The more things change . . .
By Dan Juneau - Mar 18, 2010
When it comes to actions in state government, it doesn’t take history long to repeat itself. Years ago, fiscal reformers pushed through a constitutional amendment to create a Budget Stabilization Fund (BSF), which became popularly referred to as the "Rainy Day Fund."
The actual intent of the legislation was not so much to create a piggy bank for tough economic times as it was to prevent the budgeting of "windfall" revenues for recurring expenditures. The rapid rise and fall of volatile oil and gas revenues had led to feast-or-famine budgeting. The objective of the BSF was to divert non-recurring revenue to a fund that could only be tapped when state revenue declined unexpectedly during the course of a fiscal year.
Over the years, a sizeable amount of money has been sequestered in the BSF-currently almost $800 million. Our state constitution requires that surplus funds and excess oil and gas revenues (above the $850 million level) must be deposited into the BSF unless it is full. Constitutional restrictions limit how the fund can be tapped-for good reasons. If the Revenue Estimating Conference certifies that state revenues are projected to decline during the course of a fiscal year, up to one-third of the fund can be appropriated to make up for the unforeseen shortfall.
On several occasions, the fund has been used to make up revenue shortfalls in such circumstances.
In times past, members of the Legislature have tried to outright raid the BSF or remove the requirement that excess oil and gas revenues be deposited into the fund in any year it is tapped. Those attempts have failed in the past. Now the threat has returned in the presence of Senate Bill 1 (SB 1) of the 2010 Regular Session, a bill introduced by Senate President Joel Chaisson.
SB 1 proposes a change to the state constitution that would do two things: first, it would allow the fund to be accessed when federal, not state, revenues decline; second, it would remove the requirement that excess oil and gas revenues be deposited into the fund in a year in which it is tapped.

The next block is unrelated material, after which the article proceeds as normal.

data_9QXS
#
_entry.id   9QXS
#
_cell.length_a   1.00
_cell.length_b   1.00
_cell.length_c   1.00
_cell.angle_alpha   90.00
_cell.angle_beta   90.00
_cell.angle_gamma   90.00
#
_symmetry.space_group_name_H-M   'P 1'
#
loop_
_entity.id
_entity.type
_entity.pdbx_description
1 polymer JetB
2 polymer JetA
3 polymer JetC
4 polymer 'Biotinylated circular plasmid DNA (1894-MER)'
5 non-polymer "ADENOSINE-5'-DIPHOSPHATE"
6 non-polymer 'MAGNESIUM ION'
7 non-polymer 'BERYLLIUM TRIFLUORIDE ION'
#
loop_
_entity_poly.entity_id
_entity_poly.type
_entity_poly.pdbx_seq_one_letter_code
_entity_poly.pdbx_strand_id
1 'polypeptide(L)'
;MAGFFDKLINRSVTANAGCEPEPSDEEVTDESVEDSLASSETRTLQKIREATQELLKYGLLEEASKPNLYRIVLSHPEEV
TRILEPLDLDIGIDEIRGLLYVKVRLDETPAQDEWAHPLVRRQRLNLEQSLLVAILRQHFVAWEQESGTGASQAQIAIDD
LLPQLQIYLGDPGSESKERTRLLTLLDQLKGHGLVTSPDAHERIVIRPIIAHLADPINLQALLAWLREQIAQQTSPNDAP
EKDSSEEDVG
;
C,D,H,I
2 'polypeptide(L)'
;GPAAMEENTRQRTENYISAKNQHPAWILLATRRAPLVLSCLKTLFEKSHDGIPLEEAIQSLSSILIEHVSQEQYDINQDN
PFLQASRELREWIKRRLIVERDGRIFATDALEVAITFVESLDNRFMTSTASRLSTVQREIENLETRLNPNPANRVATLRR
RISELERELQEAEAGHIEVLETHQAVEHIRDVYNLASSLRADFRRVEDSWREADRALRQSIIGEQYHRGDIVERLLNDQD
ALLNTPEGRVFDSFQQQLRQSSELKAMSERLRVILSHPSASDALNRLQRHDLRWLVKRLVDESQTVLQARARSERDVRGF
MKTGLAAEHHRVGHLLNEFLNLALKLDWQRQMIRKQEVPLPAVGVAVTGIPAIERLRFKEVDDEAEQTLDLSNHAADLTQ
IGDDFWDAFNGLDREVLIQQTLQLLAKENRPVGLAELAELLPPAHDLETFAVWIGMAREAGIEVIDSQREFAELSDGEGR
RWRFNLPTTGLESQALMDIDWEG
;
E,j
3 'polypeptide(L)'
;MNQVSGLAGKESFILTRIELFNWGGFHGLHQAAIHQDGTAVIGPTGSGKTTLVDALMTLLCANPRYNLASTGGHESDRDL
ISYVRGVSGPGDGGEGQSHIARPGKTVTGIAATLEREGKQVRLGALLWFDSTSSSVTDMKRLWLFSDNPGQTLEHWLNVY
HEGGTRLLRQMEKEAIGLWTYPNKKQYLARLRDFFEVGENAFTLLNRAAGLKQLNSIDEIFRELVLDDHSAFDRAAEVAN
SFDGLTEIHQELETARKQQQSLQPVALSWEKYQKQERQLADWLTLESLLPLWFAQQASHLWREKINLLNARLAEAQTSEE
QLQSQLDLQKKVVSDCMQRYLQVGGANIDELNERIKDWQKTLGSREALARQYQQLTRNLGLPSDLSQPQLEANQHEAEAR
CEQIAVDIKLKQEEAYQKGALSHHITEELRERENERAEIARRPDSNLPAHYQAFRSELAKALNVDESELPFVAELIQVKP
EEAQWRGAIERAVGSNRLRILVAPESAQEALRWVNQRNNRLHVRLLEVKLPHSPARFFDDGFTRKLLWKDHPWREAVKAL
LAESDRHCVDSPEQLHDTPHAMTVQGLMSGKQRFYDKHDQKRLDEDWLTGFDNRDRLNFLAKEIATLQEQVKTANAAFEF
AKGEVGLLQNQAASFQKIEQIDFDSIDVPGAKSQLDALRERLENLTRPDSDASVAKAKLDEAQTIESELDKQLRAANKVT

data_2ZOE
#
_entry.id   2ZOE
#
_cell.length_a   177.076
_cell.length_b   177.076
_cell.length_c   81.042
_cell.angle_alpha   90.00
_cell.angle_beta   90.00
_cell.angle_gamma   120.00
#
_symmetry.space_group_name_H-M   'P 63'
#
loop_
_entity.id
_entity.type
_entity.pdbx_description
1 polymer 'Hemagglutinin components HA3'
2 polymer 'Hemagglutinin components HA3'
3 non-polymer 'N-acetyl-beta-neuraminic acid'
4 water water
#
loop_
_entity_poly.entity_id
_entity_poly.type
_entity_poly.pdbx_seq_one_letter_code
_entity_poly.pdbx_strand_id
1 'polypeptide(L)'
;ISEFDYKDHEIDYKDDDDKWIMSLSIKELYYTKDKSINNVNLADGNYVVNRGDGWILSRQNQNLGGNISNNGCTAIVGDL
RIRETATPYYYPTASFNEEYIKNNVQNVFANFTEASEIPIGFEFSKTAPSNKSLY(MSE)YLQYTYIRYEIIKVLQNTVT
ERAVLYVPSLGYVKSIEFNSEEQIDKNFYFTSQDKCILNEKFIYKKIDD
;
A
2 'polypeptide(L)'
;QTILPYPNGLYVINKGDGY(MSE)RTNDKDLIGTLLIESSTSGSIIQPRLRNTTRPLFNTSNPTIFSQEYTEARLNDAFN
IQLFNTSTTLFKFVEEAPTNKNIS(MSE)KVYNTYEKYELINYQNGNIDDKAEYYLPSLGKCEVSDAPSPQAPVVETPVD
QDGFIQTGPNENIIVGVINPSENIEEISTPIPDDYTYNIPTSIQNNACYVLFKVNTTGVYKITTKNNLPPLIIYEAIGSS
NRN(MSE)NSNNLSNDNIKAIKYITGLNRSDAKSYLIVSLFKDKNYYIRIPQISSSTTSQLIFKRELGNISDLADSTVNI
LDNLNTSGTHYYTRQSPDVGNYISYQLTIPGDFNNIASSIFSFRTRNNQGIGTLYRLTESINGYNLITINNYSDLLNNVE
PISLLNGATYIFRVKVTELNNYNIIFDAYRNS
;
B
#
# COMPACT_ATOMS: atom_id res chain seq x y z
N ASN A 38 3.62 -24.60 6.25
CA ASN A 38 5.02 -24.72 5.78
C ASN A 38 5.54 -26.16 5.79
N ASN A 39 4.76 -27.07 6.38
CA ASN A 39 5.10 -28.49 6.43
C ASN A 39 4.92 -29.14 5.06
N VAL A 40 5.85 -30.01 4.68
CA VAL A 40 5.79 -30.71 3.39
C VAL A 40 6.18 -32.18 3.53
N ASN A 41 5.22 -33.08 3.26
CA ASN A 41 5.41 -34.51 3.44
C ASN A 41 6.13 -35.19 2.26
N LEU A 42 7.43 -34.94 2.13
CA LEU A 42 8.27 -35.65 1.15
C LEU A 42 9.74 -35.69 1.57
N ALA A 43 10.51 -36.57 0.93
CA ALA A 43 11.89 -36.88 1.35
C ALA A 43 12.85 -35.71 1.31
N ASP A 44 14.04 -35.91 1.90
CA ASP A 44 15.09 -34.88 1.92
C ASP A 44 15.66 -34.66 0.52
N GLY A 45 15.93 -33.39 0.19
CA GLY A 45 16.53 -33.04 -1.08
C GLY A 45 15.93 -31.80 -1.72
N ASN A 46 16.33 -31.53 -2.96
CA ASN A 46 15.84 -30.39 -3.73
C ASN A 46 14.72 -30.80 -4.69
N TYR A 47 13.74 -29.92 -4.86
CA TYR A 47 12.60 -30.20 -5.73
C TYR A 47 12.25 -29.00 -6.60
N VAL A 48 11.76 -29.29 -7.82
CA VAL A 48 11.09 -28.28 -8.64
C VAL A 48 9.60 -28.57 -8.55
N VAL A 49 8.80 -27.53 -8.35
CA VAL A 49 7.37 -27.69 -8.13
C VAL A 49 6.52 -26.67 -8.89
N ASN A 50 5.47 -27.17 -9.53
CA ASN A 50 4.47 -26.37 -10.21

The main culprit for the budget pinch is invariably the practice by legislators and governors of spending more during good economic times than the revenue base of the state can afford when the economy turns downward. Thus, SB 1 is the latest of numerous attempts to turn a vehicle for budget stability into a means for budget instability.
The Budget Stabilization Fund was not designed to front the state money when federal funds disappear. Federal funds come with strings and caveats and should be scrutinized long and hard before being accepted. If the BSF is turned into a piggy bank to be cracked every time the feds renege on promised money, it will be anything but a vehicle for fiscal responsibility.
The provisions of SB 1 that would eliminate the requirement that excess oil and gas revenues must be deposited into the BSF before any go into the state general fund are particularly onerous. Spending unstable revenues on recurring items is a recipe for fiscal disaster, something that happened time and again before the BSF was enacted and approved by the voters.
The fiscal conservatives in state government-including the governor-should come out four-square against SB 1. This bill would kick the can far down the road of fiscal irresponsibility. This ill-advised legislation should not become law.
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